Thursday, July 10, 2014

Where in a Quantum Computer is the Calculation Occurring?

     Reading about quantum computers is fascinating and fun but it brings up the question of where are the calculations happening in the qubit?  Where physically is the qubit and where does a state in superposition exist physically?

    From what I've read or seen on Youtube clips an example of a qubit is physically in the form of a single atom trapped.  The spin (up or down being 1 or 0) of the atom represents the 1 or 0 of a binary computer.  Now being a single atom its wavefunction can be in superposition of either up or down.  The spin of the atom can be simultaneously both up and down until it is measured.  Think the famous Schrodinger's Cat.  So when using a qubit to do a calculation what's happening in the computer?  In this strange superposition where is the calculation taking place?  In the single isolated trapped atom you would think.   But where in the atom?  This is a great example of quantum weirdness in how the quantum world is different than the classical world.  The classical world has no spin of the atom, spin is a quantum property of the atom.   The quantum world says that the atom can be simultaneously both spin up and spin down until it is measured.  A great video by PhD Comics that discusses what a quantum computer is given  here.  This cartoon, especially the part with the cube representing the qubit really got me wondering.  Wondering about where do quantum computers do their calculations?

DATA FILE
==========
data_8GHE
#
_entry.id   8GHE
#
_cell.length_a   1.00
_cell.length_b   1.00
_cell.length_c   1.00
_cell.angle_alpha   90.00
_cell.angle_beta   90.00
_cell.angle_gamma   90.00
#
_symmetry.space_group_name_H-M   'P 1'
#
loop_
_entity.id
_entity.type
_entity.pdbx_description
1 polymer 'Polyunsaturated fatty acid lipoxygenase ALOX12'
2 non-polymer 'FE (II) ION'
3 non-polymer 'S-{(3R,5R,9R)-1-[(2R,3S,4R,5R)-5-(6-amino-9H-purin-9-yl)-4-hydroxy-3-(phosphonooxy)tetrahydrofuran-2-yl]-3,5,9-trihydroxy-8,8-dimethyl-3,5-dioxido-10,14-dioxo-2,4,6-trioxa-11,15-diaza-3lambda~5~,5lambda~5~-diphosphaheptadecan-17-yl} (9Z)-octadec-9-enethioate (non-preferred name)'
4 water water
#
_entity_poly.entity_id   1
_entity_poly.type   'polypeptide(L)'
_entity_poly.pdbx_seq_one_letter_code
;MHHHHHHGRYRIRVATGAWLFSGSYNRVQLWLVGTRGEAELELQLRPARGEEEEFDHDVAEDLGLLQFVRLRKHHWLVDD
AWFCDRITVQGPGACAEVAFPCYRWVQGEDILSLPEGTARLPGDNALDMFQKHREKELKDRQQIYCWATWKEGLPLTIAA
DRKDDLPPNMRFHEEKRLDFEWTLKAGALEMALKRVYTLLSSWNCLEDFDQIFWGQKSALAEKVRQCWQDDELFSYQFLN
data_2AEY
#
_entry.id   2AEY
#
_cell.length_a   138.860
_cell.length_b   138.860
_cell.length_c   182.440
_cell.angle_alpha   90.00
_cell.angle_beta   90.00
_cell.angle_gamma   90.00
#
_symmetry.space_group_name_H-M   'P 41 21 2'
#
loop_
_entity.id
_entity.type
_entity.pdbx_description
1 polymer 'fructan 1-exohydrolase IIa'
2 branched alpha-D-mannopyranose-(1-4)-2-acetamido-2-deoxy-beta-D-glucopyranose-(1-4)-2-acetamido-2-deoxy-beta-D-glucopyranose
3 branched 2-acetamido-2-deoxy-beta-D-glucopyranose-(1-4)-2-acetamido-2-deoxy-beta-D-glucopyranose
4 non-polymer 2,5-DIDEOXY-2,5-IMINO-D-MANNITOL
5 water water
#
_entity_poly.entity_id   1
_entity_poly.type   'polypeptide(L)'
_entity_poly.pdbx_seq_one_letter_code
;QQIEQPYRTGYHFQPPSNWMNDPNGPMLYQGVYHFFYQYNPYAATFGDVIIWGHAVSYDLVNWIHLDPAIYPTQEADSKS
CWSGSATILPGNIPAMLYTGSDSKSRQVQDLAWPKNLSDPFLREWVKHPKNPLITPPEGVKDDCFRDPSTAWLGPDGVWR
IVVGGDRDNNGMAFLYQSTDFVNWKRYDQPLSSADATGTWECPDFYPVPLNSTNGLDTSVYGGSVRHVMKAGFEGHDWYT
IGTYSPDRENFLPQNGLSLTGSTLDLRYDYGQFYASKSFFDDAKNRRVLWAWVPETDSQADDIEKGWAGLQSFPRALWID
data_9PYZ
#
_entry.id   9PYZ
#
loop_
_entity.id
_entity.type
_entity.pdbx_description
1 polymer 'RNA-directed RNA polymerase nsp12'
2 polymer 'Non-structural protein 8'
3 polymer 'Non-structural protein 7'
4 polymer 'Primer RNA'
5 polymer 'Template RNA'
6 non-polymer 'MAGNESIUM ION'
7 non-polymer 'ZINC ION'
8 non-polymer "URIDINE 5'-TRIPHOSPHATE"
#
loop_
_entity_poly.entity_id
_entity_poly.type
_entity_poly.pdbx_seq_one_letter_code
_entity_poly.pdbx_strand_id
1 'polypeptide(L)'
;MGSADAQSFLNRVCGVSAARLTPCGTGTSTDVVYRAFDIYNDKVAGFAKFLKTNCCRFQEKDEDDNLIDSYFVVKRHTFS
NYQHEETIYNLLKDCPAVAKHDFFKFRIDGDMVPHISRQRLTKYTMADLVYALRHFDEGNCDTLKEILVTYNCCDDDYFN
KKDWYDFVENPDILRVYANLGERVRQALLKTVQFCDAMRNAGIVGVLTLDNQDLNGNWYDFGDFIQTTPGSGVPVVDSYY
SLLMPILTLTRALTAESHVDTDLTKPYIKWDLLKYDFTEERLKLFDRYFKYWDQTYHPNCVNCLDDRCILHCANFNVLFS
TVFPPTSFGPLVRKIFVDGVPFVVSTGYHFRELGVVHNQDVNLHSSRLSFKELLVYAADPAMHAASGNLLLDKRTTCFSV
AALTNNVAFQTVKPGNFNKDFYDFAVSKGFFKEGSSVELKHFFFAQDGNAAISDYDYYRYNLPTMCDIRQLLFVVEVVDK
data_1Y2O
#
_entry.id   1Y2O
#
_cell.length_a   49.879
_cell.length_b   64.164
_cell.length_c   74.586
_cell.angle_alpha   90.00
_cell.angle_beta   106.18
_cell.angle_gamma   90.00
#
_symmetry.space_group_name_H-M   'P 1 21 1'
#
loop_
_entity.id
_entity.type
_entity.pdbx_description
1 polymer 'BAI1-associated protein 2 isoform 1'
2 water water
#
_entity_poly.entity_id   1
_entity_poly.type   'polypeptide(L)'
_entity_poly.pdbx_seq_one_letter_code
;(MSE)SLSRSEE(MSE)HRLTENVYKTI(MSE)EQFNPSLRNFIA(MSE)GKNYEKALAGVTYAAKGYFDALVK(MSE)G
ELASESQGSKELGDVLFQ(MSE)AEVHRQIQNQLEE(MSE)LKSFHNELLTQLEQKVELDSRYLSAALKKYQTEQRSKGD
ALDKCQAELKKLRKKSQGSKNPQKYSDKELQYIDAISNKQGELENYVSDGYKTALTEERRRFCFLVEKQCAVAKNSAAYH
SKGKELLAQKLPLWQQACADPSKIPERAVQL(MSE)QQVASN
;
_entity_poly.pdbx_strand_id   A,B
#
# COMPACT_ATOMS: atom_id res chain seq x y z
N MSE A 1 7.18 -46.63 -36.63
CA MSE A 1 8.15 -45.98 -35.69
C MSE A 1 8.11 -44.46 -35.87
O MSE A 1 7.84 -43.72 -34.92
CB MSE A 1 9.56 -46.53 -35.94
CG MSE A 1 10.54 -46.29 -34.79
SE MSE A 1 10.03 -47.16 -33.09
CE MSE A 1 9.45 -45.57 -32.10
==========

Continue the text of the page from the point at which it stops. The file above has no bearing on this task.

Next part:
In a classical computer you have physical objects such as transistors which can be used to be on or off representing the 1 or 0 's  in a calculation.  In running a program in a classical computer you could in principle stop the program and look at the microprocessor down at the single elements in the chip and see where all the 1's and 0's are.  Kind of like taking a snapshot of the calculation occurring. You could advance the calculation by say one clock step and see how the program is evolving.   How all the 1's and 0's are moving around according to the program.  Apparently you can't do that with a quantum computer.  Once the calculation starts you can not observe what is happening.  An observation would ruin the calculation.  This isn't just an observation of say stopping it and taking a picture.  It is an observation of any kind and need not be by a conscious being.  A vibration of the qubit is an observation.  This is why the qubit is in an environment as cold as possible.  An observation leads to quantum decoherence of the state.  Anything that can effect the state of the object is an observation or a measurement.  This gets to the heart of one of the problems in quantum mechanics in what is meant by a measurement and what it does to a state of the system.   But how do you know what your program is doing in the quantum computer?  Where is the calculation taking place in time?  Or how is it evolving in time?  I have John Preskill's Quantum Computer lecture notes in  book form  loaded from his website here.  Maybe I just need to read more of his lectures. But not the whole book.

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